Understand Noise Exposure

Key Concepts
  • Workplace noise is hazardous when there are repeated exposures of 85 A-weighted decibels (dBA) or higher
  • Hearing loss from noise is 100% preventable
  • Workplace noise and hearing loss can reduce awareness of what is going on around the worker and contribute to serious workplace injuries

The NIOSH recommended exposure limit (REL) for occupational noise exposure is 85 A-weighted decibels (dBA) over an eight-hour shift.

If workers are repeatedly exposed to noise at or above the REL, employers must provide a hearing loss prevention program.

Noise levels are likely hazardous if a person must raise their voice to speak with someone three feet away (about at arm’s length).

Hearing loss from routine noise exposure is 100% preventable and is best addressed by creating a quieter workplace.

  • Decibels (dB) are a scale for measuring noise
  • A-weighted noise levels or dBA is used to predict hearing risk
  • Noise above 85 dBA is considered hazardous

Measure Noise Exposure

Key Concepts
  • NIOSH recommends that average personal noise exposure over a workday be less than 85 dBA TWA
  • Sound level meters (SLMs) and SLM apps can be used to assess area noise
  • Dosimeters are used to determine the personal noise exposure of workers
  • Drawing a noise map can help locate problem areas and equipment

To properly control and reduce noise in the workplace, you should know:

  • how loud an area is
  • how much noise reaches a worker’s ear
  • the frequency content of the noise
  • where the noise is coming from

Occupational noise measurements are usually reported in the following ways:

  • Sound level: The measured noise level at a given point in time.
  • Time Weighted Average (TWA) sound level: The noise level averaged over an eight-hour period.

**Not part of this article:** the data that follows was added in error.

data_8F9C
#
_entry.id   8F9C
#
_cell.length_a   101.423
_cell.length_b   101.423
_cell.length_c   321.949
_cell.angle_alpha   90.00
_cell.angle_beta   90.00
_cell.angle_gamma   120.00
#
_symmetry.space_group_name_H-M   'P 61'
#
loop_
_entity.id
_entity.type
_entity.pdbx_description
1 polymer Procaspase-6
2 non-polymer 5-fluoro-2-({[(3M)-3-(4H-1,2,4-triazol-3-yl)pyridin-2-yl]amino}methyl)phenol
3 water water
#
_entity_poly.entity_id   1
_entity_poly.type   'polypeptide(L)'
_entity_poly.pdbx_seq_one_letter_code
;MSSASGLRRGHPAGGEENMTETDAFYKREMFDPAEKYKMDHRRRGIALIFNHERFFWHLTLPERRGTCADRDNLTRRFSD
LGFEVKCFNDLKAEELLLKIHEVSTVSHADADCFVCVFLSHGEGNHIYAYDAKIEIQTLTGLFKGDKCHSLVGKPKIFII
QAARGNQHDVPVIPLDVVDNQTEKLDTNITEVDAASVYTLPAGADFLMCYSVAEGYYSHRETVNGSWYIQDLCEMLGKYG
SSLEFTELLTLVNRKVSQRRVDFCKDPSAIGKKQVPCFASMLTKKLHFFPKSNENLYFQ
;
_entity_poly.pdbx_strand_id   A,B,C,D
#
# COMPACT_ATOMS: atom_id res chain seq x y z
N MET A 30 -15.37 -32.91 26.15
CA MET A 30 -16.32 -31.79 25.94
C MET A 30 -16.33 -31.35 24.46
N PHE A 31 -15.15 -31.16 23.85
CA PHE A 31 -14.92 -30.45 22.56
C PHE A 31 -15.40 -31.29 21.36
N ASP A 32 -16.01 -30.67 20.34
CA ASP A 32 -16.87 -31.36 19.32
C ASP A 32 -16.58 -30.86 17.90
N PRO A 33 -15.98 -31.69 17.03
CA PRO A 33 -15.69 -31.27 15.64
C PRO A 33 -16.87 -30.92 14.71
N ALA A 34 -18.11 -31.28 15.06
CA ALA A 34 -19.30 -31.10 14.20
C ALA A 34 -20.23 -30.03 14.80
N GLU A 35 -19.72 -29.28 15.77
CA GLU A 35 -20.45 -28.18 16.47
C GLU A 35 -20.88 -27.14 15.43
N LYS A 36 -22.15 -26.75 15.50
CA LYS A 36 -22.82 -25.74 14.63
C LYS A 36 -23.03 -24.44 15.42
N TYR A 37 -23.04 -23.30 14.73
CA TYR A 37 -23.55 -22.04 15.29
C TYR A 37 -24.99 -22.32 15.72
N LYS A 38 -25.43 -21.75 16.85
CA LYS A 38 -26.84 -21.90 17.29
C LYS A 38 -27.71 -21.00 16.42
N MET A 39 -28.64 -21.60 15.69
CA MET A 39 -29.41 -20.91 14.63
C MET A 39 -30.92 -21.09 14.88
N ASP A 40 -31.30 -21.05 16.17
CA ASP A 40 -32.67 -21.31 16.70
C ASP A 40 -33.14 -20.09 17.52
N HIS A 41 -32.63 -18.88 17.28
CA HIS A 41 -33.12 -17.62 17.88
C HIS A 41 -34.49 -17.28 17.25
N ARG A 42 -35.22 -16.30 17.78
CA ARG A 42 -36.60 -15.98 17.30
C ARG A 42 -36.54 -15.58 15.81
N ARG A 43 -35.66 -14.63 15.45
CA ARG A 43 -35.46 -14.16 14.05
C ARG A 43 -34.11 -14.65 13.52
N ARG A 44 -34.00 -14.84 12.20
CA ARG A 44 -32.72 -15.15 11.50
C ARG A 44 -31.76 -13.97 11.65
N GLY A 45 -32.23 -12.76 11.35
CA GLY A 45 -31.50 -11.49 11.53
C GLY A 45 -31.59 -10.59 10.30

• Noise dose: The percent of allowable noise exposure. A noise dose of 100% or more means that a worker has exceeded their daily limit.

The two basic instruments for characterizing noise are sound level meters (SLMs) and dosimeters.

You can use SLMs to:

  • assess area noise
  • discover how much noise is coming from specific equipment
  • get a general idea of frequency content

When noise levels in an area are fairly constant, you can use SLMs to estimate a worker’s average noise exposure.

When noise levels vary quite a bit or when workers are very mobile, use personal noise dosimeters to assess a worker’s noise exposure. Dosimeters average noise levels over time and calculate a noise dose.


Time Weighted Average (TWA) is the average noise level during a shift (usually 8 hours). It considers both noise levels and how long the employee is exposed at each noise level.

Create and Use a Noise Map

Measure workplace areas with a sound level meter (SLM) and create a noise map of facility areas. If an SLM is not available, sound measurement apps can provide a measure of area noise but may not comply with regulatory requirements. You can download the NIOSH SLM app on iOS devices.

An example noise source shows a hazard radius of 8 feet before noise levels drop below 85dBA

A simple example of a noise map; in day-to-day practice these can be hand drawn.

NIOSH Recommended SLM Settings
  • Exchange Rate: 3 dB
  • Frequency Weighting: A
  • Response: Slow

Noise maps can help

  • Determine the equipment or areas to focus on in mitigating noise or limiting access
  • Define zones where employers should require hearing protectors.

How to draw a noise map to locate problem areas and equipment:

  • Wear hearing protection while taking measurements in noisy areas.
  • Take measurements during the typical operating situation (for example, when all the equipment is running).
  • Move through the facility taking SLM measurements every few feet to show where the noise level changes. Measure the average noise level in each location for at least 30 seconds to capture non-continuous noise.
  • Record the noise level in each area on a facility map with equipment and worker location.

After completing a noise map, identify the loudest areas on the map and the equipment in those areas. This can help determine which equipment to replace or where to implement noise controls.

If you can’t determine the noise levels safely or accurately, consult the equipment vendor or a noise control engineer.

Tips for Successfully Using an SLM
  • Calibrate the SLM before and after making measurements
  • Make sure your SLM is a “Type 2” or “Type 1” SLM
  • Double check that device settings are correct for your desired measurement
  • Use a wind screen (usually a round foam piece that fits on the microphone of the SLM) if available
  • Hold the microphone away from your body so that noise sources are not blocked. Do not stand between the noise source and the SLM
  • Make sure the SLM is capable of averaging noise levels

Determine Worker Noise Exposure